After a stint in the construction industry, Murat finally opened his dream restaurant in 2019; Suygyu works part-time on the floor too. She says the family walks a fine line between accepting the current circumstances, and worrying for the business they’ve built. “We were of course sad and annoyed [about closing] but we knew it was for the best,” she says. “[But] we are very worried for the restaurant at the moment and are waiting for the lockdown to end.”

Dishes from Dolan Uyghur Restaurant, including lagman and kawap (bottom right).

(Photo: Supplied)

There’s the resilience of local businesses, but Wally Mehana is wondering how long it can last. The CEO of the Canterbury Bankstown Chamber of Commerce says lockdown restrictions are testing the mettle of the business owners.

“We need to remain resilient and committed, but the bottom line is people are drained emotionally, mentally, physically and financially,” he says.

He’s advocating for a more “balanced approach” that considers both the health and economic implications of restrictions. “We can’t just keep using lockdown as the only tool to shut down and control COVID. At the end of the day it’s causing equal or more [economic] damage. This is where we need to strike a balance.”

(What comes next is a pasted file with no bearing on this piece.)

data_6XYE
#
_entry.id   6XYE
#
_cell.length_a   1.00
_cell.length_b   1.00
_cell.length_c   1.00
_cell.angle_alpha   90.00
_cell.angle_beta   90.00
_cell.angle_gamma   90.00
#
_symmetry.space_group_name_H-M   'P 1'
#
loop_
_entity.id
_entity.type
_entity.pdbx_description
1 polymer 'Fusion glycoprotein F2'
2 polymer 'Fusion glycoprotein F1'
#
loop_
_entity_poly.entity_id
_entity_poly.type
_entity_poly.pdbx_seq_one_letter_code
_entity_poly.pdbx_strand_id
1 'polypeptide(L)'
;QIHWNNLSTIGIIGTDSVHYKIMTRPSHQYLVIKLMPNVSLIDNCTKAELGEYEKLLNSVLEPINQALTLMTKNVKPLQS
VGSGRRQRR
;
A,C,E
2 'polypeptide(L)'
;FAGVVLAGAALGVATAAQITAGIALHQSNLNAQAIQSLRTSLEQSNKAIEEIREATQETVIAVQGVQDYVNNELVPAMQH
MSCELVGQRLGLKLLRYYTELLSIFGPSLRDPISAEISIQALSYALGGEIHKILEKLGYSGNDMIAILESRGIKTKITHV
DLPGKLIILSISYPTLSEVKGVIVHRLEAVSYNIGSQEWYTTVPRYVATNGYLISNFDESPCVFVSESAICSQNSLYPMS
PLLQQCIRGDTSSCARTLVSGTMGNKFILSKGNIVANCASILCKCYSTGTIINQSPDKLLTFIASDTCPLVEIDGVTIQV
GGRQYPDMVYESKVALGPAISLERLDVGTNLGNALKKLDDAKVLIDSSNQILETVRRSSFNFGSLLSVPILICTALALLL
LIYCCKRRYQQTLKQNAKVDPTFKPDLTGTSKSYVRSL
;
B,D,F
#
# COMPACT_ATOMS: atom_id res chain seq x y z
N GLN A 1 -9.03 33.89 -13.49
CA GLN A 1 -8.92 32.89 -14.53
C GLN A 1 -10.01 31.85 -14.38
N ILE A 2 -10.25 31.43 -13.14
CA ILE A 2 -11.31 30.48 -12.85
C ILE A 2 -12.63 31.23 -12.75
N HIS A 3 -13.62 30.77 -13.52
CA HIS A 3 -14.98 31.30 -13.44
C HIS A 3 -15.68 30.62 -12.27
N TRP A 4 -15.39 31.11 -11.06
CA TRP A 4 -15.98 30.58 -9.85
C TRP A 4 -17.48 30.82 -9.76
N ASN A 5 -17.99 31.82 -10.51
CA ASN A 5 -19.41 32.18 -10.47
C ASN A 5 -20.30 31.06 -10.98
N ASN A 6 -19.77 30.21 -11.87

Mehana welcomes the Federal Government’s recently announced pathway out of COVID. To get to the second phase of the plan, 70 per cent of the eligible population needs to be fully vaccinated. But he says even clearer messaging is needed to boost consumer and business confidence. “The government needs to be more honest and open and say: ‘If you’re vaccinated, we are committed to returning to normal.’ But so far, they’re making ambiguous statements,” says Mehana.

Vaccinations are on Albee Thu’s mind. She’s already had her first jab; her second is due next week. And despite having to shut her eponymous restaurant for now, she’s circumspect about Australia’s positioning compared to the rest of the world. In Malaysia for example, where her father and brother still live in Kuching, case numbers tick by in their thousands every day. “I’ve had friend’s mothers die, friend’s brothers die. We are very lucky in Australia,” she says.

Thu’s been known to work long days to keep the business running, but she says this is nothing compared to frontline health workers. At a recent COVID test, she asked how many hours the nurse on duty typically worked. The answer? From 8am to 10pm. “I said, ‘Wow, thank you. You are an angel.'”

Closing down temporarily is a small price to pay for the greater good. And although the usually bustling streets of Campsie are eerily quiet as stay-at-home orders remain in place, she retains a relentlessly sunny outlook. “Campsie will come back like before,” she says. “But it’ll just take time.”

Related stories